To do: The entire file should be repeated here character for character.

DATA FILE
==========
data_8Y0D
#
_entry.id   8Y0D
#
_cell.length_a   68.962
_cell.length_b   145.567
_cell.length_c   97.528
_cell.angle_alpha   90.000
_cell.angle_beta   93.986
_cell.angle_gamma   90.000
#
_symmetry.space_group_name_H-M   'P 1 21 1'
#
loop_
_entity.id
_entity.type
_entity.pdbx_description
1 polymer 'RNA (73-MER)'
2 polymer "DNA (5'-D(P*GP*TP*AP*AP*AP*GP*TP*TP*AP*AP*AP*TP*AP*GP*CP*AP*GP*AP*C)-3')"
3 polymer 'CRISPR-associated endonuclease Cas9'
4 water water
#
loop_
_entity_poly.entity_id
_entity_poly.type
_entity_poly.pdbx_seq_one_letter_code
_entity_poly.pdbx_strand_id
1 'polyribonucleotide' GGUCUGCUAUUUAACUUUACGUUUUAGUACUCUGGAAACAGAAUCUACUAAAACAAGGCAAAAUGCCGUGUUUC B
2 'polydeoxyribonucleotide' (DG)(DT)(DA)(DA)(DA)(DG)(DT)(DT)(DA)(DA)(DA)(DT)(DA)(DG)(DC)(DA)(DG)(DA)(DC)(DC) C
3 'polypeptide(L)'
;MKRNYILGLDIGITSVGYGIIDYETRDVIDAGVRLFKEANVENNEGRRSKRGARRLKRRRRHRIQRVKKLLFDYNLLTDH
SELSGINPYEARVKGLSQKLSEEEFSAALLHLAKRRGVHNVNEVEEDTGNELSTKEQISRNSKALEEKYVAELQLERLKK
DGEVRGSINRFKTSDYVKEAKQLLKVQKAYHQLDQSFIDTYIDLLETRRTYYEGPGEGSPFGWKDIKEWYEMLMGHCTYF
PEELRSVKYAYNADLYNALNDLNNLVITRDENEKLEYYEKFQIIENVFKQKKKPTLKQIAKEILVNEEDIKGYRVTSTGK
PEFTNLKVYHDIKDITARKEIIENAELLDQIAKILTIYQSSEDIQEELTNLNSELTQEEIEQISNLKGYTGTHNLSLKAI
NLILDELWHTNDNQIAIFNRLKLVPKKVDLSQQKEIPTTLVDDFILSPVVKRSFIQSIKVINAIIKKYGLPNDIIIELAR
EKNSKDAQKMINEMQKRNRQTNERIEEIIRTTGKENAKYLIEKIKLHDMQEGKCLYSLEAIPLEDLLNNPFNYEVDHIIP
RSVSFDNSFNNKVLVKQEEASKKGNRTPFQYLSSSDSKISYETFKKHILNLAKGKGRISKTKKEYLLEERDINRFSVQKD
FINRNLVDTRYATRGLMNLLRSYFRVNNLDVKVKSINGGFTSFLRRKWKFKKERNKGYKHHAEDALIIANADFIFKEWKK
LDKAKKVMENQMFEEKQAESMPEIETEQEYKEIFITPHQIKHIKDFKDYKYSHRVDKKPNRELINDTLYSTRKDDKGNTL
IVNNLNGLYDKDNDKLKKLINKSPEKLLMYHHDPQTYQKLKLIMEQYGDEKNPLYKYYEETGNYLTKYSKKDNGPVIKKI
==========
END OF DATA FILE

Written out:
data_8Y0D
#
_entry.id   8Y0D
#
_cell.length_a   68.962
_cell.length_b   145.567
_cell.length_c   97.528
_cell.angle_alpha   90.000
_cell.angle_beta   93.986
_cell.angle_gamma   90.000
#
_symmetry.space_group_name_H-M   'P 1 21 1'
#
loop_
_entity.id
_entity.type
_entity.pdbx_description
1 polymer 'RNA (73-MER)'
2 polymer "DNA (5'-D(P*GP*TP*AP*AP*AP*GP*TP*TP*AP*AP*AP*TP*AP*GP*CP*AP*GP*AP*C)-3')"
3 polymer 'CRISPR-associated endonuclease Cas9'
4 water water
#
loop_
_entity_poly.entity_id
_entity_poly.type
_entity_poly.pdbx_seq_one_letter_code
_entity_poly.pdbx_strand_id
1 'polyribonucleotide' GGUCUGCUAUUUAACUUUACGUUUUAGUACUCUGGAAACAGAAUCUACUAAAACAAGGCAAAAUGCCGUGUUUC B
2 'polydeoxyribonucleotide' (DG)(DT)(DA)(DA)(DA)(DG)(DT)(DT)(DA)(DA)(DA)(DT)(DA)(DG)(DC)(DA)(DG)(DA)(DC)(DC) C
3 'polypeptide(L)'
;MKRNYILGLDIGITSVGYGIIDYETRDVIDAGVRLFKEANVENNEGRRSKRGARRLKRRRRHRIQRVKKLLFDYNLLTDH
SELSGINPYEARVKGLSQKLSEEEFSAALLHLAKRRGVHNVNEVEEDTGNELSTKEQISRNSKALEEKYVAELQLERLKK
DGEVRGSINRFKTSDYVKEAKQLLKVQKAYHQLDQSFIDTYIDLLETRRTYYEGPGEGSPFGWKDIKEWYEMLMGHCTYF
PEELRSVKYAYNADLYNALNDLNNLVITRDENEKLEYYEKFQIIENVFKQKKKPTLKQIAKEILVNEEDIKGYRVTSTGK
PEFTNLKVYHDIKDITARKEIIENAELLDQIAKILTIYQSSEDIQEELTNLNSELTQEEIEQISNLKGYTGTHNLSLKAI
NLILDELWHTNDNQIAIFNRLKLVPKKVDLSQQKEIPTTLVDDFILSPVVKRSFIQSIKVINAIIKKYGLPNDIIIELAR
EKNSKDAQKMINEMQKRNRQTNERIEEIIRTTGKENAKYLIEKIKLHDMQEGKCLYSLEAIPLEDLLNNPFNYEVDHIIP
RSVSFDNSFNNKVLVKQEEASKKGNRTPFQYLSSSDSKISYETFKKHILNLAKGKGRISKTKKEYLLEERDINRFSVQKD
FINRNLVDTRYATRGLMNLLRSYFRVNNLDVKVKSINGGFTSFLRRKWKFKKERNKGYKHHAEDALIIANADFIFKEWKK
LDKAKKVMENQMFEEKQAESMPEIETEQEYKEIFITPHQIKHIKDFKDYKYSHRVDKKPNRELINDTLYSTRKDDKGNTL
IVNNLNGLYDKDNDKLKKLINKSPEKLLMYHHDPQTYQKLKLIMEQYGDEKNPLYKYYEETGNYLTKYSKKDNGPVIKKI